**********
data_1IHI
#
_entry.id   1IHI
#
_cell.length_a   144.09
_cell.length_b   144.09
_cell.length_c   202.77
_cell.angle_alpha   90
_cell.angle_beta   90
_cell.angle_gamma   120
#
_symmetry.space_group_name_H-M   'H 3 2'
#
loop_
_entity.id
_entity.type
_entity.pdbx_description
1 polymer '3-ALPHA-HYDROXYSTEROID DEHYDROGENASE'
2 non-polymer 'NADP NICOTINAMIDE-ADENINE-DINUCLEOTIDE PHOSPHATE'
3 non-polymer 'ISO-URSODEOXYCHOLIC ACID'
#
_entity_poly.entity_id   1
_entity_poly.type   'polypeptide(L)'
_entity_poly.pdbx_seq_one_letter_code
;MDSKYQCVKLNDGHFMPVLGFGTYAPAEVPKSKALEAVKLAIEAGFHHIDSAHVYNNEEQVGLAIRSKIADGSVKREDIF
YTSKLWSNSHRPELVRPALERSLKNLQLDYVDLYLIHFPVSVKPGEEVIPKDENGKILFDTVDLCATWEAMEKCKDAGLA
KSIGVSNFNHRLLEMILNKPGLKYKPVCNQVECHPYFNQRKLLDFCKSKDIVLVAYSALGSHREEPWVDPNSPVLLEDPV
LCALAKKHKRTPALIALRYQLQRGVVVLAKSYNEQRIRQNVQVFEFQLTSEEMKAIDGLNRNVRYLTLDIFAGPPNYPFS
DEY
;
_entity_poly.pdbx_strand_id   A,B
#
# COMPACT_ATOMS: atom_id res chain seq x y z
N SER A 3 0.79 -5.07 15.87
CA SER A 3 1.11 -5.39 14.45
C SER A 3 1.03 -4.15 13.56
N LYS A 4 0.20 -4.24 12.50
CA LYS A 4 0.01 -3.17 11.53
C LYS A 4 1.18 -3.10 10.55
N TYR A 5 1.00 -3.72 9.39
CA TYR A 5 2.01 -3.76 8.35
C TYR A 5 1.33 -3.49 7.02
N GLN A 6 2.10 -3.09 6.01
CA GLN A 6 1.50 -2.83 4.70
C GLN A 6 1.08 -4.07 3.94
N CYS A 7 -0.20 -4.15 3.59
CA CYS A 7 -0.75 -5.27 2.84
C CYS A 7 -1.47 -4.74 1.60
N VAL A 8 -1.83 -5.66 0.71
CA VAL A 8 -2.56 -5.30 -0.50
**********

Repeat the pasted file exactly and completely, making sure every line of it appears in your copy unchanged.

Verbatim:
data_1IHI
#
_entry.id   1IHI
#
_cell.length_a   144.09
_cell.length_b   144.09
_cell.length_c   202.77
_cell.angle_alpha   90
_cell.angle_beta   90
_cell.angle_gamma   120
#
_symmetry.space_group_name_H-M   'H 3 2'
#
loop_
_entity.id
_entity.type
_entity.pdbx_description
1 polymer '3-ALPHA-HYDROXYSTEROID DEHYDROGENASE'
2 non-polymer 'NADP NICOTINAMIDE-ADENINE-DINUCLEOTIDE PHOSPHATE'
3 non-polymer 'ISO-URSODEOXYCHOLIC ACID'
#
_entity_poly.entity_id   1
_entity_poly.type   'polypeptide(L)'
_entity_poly.pdbx_seq_one_letter_code
;MDSKYQCVKLNDGHFMPVLGFGTYAPAEVPKSKALEAVKLAIEAGFHHIDSAHVYNNEEQVGLAIRSKIADGSVKREDIF
YTSKLWSNSHRPELVRPALERSLKNLQLDYVDLYLIHFPVSVKPGEEVIPKDENGKILFDTVDLCATWEAMEKCKDAGLA
KSIGVSNFNHRLLEMILNKPGLKYKPVCNQVECHPYFNQRKLLDFCKSKDIVLVAYSALGSHREEPWVDPNSPVLLEDPV
LCALAKKHKRTPALIALRYQLQRGVVVLAKSYNEQRIRQNVQVFEFQLTSEEMKAIDGLNRNVRYLTLDIFAGPPNYPFS
DEY
;
_entity_poly.pdbx_strand_id   A,B
#
# COMPACT_ATOMS: atom_id res chain seq x y z
N SER A 3 0.79 -5.07 15.87
CA SER A 3 1.11 -5.39 14.45
C SER A 3 1.03 -4.15 13.56
N LYS A 4 0.20 -4.24 12.50
CA LYS A 4 0.01 -3.17 11.53
C LYS A 4 1.18 -3.10 10.55
N TYR A 5 1.00 -3.72 9.39
CA TYR A 5 2.01 -3.76 8.35
C TYR A 5 1.33 -3.49 7.02
N GLN A 6 2.10 -3.09 6.01
CA GLN A 6 1.50 -2.83 4.70
C GLN A 6 1.08 -4.07 3.94
N CYS A 7 -0.20 -4.15 3.59
CA CYS A 7 -0.75 -5.27 2.84
C CYS A 7 -1.47 -4.74 1.60
N VAL A 8 -1.83 -5.66 0.71
CA VAL A 8 -2.56 -5.30 -0.50